Often tales with religious significance are myth; they can still carry deep meaning, but in all the telling and retelling, much of the original truth of the story was lost. So this weekend I visited Kyoto, a true place of legend for Zen Buddhism, where many of its classic stories take place. There I was lucky enough to see with my own eyes some of the landmarks of those Zen stories which I’ve grown to love, and make them a bit more real and less mythical in my own mind…
The First Principle
When one goes to Obaku temple in Kyoto he sees carved over the gate the words “The First Principle” (義一第). The letters are unusually large, and those who appreciate calligraphy always admire them as being a masterpiece. They were drawn by Kosen two hundred years ago.
When the master drew them he did so on paper, from which workmen made the larger carving in wood. As Kosen sketched the letters a bold pupil was with him who had made several gallons of ink for the calligraphy and who never failed to criticize his master’s work.
“That is not good,” he told Kosen after the first effort.
“How is that one?”
“Poor. Worse than before,” pronounced the pupil.
Kosen patiently wrote one sheet after another until eighty-four First Principles had been accumulated, still without the approval of the pupil.
Then, when the young man stepped outside for a few moments, Kosen thought: “Now is my chance to escape his keen eye,” and he wrote hurriedly, with a mind free from distraction. “The First Principle.”
“A masterpiece,” pronounced the pupil.
The Tea-Master and the Assassin
Taiko, a warrior who lived in Japan before the Tokugawa era, studied Cha-no-yu, tea etiquette, with Sen no Rikyu, a teacher of that aesthetical expression of calmness and contentment.
Taiko’s attendant warrior Kato interpreted his superior’s enthusiasm for tea etiquette as negligence of state affairs, so he decided to kill Sen no Rikyu. He pretended to make a social call upon the tea-master and was invited to drink tea.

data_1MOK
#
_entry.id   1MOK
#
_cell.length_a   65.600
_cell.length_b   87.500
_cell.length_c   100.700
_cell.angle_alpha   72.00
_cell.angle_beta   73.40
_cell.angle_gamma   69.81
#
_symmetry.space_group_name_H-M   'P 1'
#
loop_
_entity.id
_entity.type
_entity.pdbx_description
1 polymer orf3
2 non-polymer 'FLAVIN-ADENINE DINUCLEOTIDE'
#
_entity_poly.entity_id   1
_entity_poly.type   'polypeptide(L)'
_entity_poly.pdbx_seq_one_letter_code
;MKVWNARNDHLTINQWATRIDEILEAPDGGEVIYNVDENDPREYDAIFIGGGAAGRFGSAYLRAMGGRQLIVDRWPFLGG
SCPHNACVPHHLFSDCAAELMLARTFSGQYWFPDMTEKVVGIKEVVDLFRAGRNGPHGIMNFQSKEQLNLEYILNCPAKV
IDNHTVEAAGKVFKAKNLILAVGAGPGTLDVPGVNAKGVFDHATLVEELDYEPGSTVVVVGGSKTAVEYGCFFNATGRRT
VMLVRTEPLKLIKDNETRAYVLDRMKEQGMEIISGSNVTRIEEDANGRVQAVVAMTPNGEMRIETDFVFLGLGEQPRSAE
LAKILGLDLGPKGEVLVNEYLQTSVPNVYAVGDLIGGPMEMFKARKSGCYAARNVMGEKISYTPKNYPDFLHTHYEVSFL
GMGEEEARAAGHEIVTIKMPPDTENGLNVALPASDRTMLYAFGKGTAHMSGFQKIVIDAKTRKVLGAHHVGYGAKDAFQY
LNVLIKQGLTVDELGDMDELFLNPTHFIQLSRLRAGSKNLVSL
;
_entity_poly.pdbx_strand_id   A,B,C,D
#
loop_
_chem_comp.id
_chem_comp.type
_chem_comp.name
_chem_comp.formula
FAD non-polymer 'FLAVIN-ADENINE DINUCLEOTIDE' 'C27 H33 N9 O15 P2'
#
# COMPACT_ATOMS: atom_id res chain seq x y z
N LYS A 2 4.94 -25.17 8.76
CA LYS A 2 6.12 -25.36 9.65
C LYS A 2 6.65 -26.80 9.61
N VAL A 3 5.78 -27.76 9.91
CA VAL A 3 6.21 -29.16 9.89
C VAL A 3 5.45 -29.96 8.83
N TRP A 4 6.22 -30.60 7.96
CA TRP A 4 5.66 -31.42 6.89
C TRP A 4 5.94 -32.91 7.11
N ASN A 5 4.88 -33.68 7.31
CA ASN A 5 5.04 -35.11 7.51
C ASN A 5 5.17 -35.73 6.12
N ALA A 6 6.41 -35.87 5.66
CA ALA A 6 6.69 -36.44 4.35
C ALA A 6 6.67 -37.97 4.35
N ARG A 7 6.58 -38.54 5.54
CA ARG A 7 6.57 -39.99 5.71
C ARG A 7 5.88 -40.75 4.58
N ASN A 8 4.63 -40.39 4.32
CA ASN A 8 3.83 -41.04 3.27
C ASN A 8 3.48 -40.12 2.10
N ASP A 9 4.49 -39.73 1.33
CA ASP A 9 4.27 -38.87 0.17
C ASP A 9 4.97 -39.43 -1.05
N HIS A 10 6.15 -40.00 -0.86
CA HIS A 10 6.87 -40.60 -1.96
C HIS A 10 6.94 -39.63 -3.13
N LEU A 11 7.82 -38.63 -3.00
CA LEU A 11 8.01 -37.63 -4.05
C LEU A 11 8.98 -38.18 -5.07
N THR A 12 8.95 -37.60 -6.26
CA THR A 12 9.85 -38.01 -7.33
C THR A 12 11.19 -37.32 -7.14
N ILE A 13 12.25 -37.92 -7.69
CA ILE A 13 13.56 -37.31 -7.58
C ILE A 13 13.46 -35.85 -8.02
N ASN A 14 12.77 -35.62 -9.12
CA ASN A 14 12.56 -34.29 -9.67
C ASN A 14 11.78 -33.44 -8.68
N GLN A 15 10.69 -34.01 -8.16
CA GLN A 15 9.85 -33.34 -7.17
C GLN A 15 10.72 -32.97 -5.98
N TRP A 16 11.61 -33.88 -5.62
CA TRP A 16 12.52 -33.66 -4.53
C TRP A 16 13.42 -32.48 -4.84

The master, who was well skilled in his art, saw at a glance the warrior’s intention, so he invited Kato to leave his sword outside before entering the room for the ceremony, explaining that Cha-no-yu represents peacefulness itself.
Kato would not listen to this. “I am a warrior,” he said. “I always have my sword with me. Cha-no-yu or no Cha-no-yu, I have my sword.”
“Very well. Bring your sword in and have some tea,” consented Sen no Rikyu.
The kettle was boiling on the charcoal fire. Suddenly Sen no Rikyu tipped it over. Hissing steam arose, filling the room with smoke and ashes. The startled warrior ran outside.
The tea-master apologized. “It was my mistake. Come back in and have some tea. I have your sword here covered with ashes and will clean it and give it to you.”
In this predicament the warrior realized he could not very well kill the tea-master, so he gave up the idea.
More photos of this old, tiny teahouse, said to have been designed by the tea master:
Anyone walking about Chinatowns in America will observe statues of a stout fellow carrying a linen sack. Chinese merchants call him Happy Chinaman or Laughing Buddha.